USGS Unveils Startling Earthquake Risks: 75% of US Population at Peril
In a groundbreaking revelation, scientists at the US Geological Survey (USGS) have updated the National Seismic Hazard Model, exposing that a staggering 75% of the United States, housing hundreds of millions of Americans, is now susceptible to potentially damaging earthquakes.
New Fault Lines Increase Threats in Key Regions
The latest model incorporates a significant update, introducing 350 newly discovered fault lines since the last model in 2018, bringing the total to approximately 1,000 fault lines.
The implications of this update are particularly ominous for the central and northeastern ‘Atlantic Coastal corridor,’ encompassing major cities such as Washington DC, Philadelphia, New York, and Boston, now facing an elevated risk of disastrous earthquakes.
Heightened Risk in Seismically Active Regions
The heightened risk is not limited to the eastern corridor; seismically active regions like California, Alaska, and Hawaii also experience an increased threat.
Certain areas in California now face a staggering 95% chance of damaging earthquakes in the next century, painting a worrisome picture for residents.
Economic Impact: Forecasted Losses of $14.7 Billion Annually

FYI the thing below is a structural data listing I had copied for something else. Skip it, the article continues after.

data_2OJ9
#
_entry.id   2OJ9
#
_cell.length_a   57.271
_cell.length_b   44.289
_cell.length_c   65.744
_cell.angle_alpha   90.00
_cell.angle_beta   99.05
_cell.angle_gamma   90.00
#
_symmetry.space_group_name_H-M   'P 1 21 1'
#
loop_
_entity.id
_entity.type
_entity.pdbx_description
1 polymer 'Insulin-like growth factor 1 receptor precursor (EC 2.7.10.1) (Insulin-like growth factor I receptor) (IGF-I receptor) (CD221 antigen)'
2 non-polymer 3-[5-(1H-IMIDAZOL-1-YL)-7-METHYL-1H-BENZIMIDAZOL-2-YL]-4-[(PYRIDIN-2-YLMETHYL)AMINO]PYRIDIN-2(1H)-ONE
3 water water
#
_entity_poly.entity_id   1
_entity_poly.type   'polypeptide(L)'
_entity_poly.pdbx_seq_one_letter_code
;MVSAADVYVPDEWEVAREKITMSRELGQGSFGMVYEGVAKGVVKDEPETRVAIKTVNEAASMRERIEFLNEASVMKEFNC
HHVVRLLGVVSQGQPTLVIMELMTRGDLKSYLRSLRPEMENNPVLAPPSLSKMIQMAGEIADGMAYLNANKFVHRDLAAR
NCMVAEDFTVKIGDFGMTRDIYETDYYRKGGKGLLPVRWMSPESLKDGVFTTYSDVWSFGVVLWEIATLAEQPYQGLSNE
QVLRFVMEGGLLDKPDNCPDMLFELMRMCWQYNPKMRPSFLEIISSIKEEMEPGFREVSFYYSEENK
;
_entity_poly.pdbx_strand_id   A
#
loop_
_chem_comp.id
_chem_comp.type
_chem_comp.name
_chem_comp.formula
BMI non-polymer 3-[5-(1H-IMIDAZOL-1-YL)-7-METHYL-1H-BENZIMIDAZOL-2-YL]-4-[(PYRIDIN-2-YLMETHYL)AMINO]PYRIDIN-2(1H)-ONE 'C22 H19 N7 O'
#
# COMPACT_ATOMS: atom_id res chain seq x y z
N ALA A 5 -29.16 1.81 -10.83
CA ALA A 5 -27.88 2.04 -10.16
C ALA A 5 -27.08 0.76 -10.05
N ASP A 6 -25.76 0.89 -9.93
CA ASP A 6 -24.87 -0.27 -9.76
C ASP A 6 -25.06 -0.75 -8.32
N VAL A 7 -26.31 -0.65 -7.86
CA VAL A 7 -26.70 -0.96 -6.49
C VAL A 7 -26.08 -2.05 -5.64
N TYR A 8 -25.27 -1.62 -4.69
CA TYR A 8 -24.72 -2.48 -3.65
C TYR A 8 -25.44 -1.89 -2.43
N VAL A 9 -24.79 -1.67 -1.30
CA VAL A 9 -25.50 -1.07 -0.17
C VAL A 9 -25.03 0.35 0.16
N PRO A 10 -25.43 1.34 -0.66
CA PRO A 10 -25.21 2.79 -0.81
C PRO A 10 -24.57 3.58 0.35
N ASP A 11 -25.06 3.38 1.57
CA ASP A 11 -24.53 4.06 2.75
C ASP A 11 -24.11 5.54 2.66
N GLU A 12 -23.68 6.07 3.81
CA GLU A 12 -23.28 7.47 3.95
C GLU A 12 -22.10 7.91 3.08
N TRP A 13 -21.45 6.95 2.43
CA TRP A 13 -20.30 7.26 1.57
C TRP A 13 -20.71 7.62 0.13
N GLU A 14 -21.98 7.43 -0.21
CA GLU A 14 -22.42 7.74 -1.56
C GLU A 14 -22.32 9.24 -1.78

The USGS forecasts average economic losses of $14.7 billion per year due to ground-shaking–related damage to buildings based on the updated model.
Mark Petersen, USGS geophysicist and lead author of the study, emphasizes the challenges in earthquake forecasting but notes the significant strides made with the new model.
The comprehensive research involved more than 50 reviewers and hundreds of hazard scientists and end-users in a multi-year collaborative effort.
Advanced Modeling Techniques and Probabilities of Shaking
To construct the updated hazard assessment, the research team utilized advanced techniques, including declustering algorithms and gridded seismicity models.
The model indicates that 25 states, including California, Washington, Oregon, Alaska, Hawaii, and others, have moderate to higher probabilities of shaking within the next 100 years.
States at Risk: Surprising Inclusions and Methodological Changes
Surprisingly, states like New York, Illinois, and Texas were identified to be in the danger zone.
Methodological changes led to substantial increases in hazard ratios, particularly in lower seismic areas like New York City.
The team’s forensic analysis comparing the current and previous models revealed a 60% increase in hazard ratios in certain areas.
USGS Achieves Touchstone Achievement for Public Safety
The newly updated seismic hazard model, described as a “touchstone achievement for enhancing public safety” by Mark Petersen, offers the most detailed view ever of earthquake risks in the United States.
It underscores the importance of ongoing collaboration between federal, state, and local governments and the private sector in addressing the seismic threats faced by Americans.
In summary, the updated National Seismic Hazard Model is a wake-up call, reshaping the understanding of earthquake risks across the United States, with implications for major cities, states, and economic structures.Share on Facebook «||» Share on Twitter «||» Share on Reddit «||» Share on LinkedIn